The hype around e-business is amazing. Every vendor is an expert. Just ask them. One of the ways you can bring a little reality to this situation is by getting a fix on the degree to which your organization is ready, willing and able to run an Internet business.
Here’s the core of a little survey you can use (with further local elaboration) to help your management team to gauge the company’s capacity to succeed at e-business and to identify what needs attention to make that success happen.
• Has the business strategy placed the customers and their preferences as a principal driver of change in the company’s organization and operations?
• Have customer-focused metrics on e-business operations and traditional ones proliferated to support this new strategy?
• Are performance bonuses (for managers and staff) tied directly to customer service and satisfaction metrics in support of the strategy?
• Are corporate leaders knowledgeable about the opportunities and risks of e-business?
• Are they committed to the development and communication of a clear vision?
• Are they focused on creating strategic value with Internet-based technology?
• Do they understand the need to integrate e-business initiatives into the organization’s overall business strategy?
• Does senior management understand – and have they approved – an IT strategy for the company that will support both traditional and e-business revenue streams?
• Does senior management understand the information management implications of moving into e-business (e.g., security, privacy, data management issues, customer management opportunities)?
• Does senior management understand the need to create service standards for the company and its partners, and to install performance measures for all of the important hand-off points in its value chains?
• Is senior management committed to required changes in company recruitment profiles, management and staff training, and a competitive recruitment and retention strategy?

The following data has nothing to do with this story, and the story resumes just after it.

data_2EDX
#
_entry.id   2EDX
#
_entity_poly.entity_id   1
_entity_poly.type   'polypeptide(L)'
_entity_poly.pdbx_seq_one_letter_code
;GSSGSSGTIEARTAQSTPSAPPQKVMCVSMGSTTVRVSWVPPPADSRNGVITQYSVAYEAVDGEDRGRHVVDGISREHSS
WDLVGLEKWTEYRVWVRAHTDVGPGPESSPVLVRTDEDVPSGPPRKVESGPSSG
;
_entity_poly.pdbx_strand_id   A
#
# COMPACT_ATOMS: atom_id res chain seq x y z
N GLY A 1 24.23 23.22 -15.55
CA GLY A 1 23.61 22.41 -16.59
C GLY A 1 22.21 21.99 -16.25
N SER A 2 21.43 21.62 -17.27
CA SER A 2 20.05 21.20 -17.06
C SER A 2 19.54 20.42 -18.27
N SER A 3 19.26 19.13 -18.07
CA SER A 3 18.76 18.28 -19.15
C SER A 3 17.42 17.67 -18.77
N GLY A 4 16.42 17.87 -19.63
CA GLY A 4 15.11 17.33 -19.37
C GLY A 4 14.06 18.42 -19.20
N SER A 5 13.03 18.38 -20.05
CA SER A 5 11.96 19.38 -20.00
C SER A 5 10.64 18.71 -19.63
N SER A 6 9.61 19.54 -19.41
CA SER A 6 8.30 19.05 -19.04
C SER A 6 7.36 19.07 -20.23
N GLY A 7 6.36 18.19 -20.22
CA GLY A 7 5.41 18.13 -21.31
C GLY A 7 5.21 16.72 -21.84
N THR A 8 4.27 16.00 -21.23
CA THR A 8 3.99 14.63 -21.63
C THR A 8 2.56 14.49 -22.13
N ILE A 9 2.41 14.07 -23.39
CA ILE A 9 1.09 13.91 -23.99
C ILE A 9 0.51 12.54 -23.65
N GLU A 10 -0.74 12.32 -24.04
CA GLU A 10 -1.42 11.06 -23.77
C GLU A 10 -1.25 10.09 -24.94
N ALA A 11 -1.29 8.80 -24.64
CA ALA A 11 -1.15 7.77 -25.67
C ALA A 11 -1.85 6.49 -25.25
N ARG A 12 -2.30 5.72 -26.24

• Is senior management actively seeking answers to question about how e-business operations are to be integrated into traditional company operations?
• Do they understand that e-business is essential to the company’s success?
• Have they been seeking to take on new responsibilities related to e-business?
• Are they and their unions prepared to accept the introduction of multitasking, matrix management and team-based work into the workplace?
• Have decision structures and processes in the company been modified to incorporate e-business requirements? For example, is the business plan reviewed every quarter, not annually as before?
• Have management roles and responsibilities for the implementation and ongoing management of e-business been clearly defined?
• Can e-business technology and IM issues be quickly identified and brought forward for resolution?
• Have the vision and strategy for the company’s e-business objectives been drafted and communicated throughout the organization through awareness sessions and workshops for staff and management?
• Has employee feedback been solicited and analysed for the design of business processes?
• Are e-business activities shared throughout the company on a continuous basis, and are events highlighting the achievement of e-business milestones celebrated?
• Is a constant assessment of e-business results being tabulated and evaluated?
Once you get back the results of the survey, suggest that they be tabled for discussion at the next senior management meeting. To keep the discussion focused, get yourself a consultant that can command the respect of your colleagues. Have her draw her conclusions from the survey and share her analysis with the Committee.
Build into the consultant’s contract a second session (you’ll need time for some tempers to cool down) for the following week where the Committee will be responsible for approving a high-level plan of action to address the shortfalls that the survey identified. Have the Committee agree to send the plan forward to the Executive Committee for approval.
The success of a company’s e-business doesn’t begin and end with management’s commitment to stand in line for 20 big Web servers. All that means is that they’re willing to spend money. Succeeding in e-business requires a significant transformation of many of the company’s fundamentals. Knowing where the company is on the readiness curve is the first step in that transformation.
Chuck Belford is president of Management Smarts Inc., a Nepean, Ont.-based management consulting and training company. He can be reached at email@example.com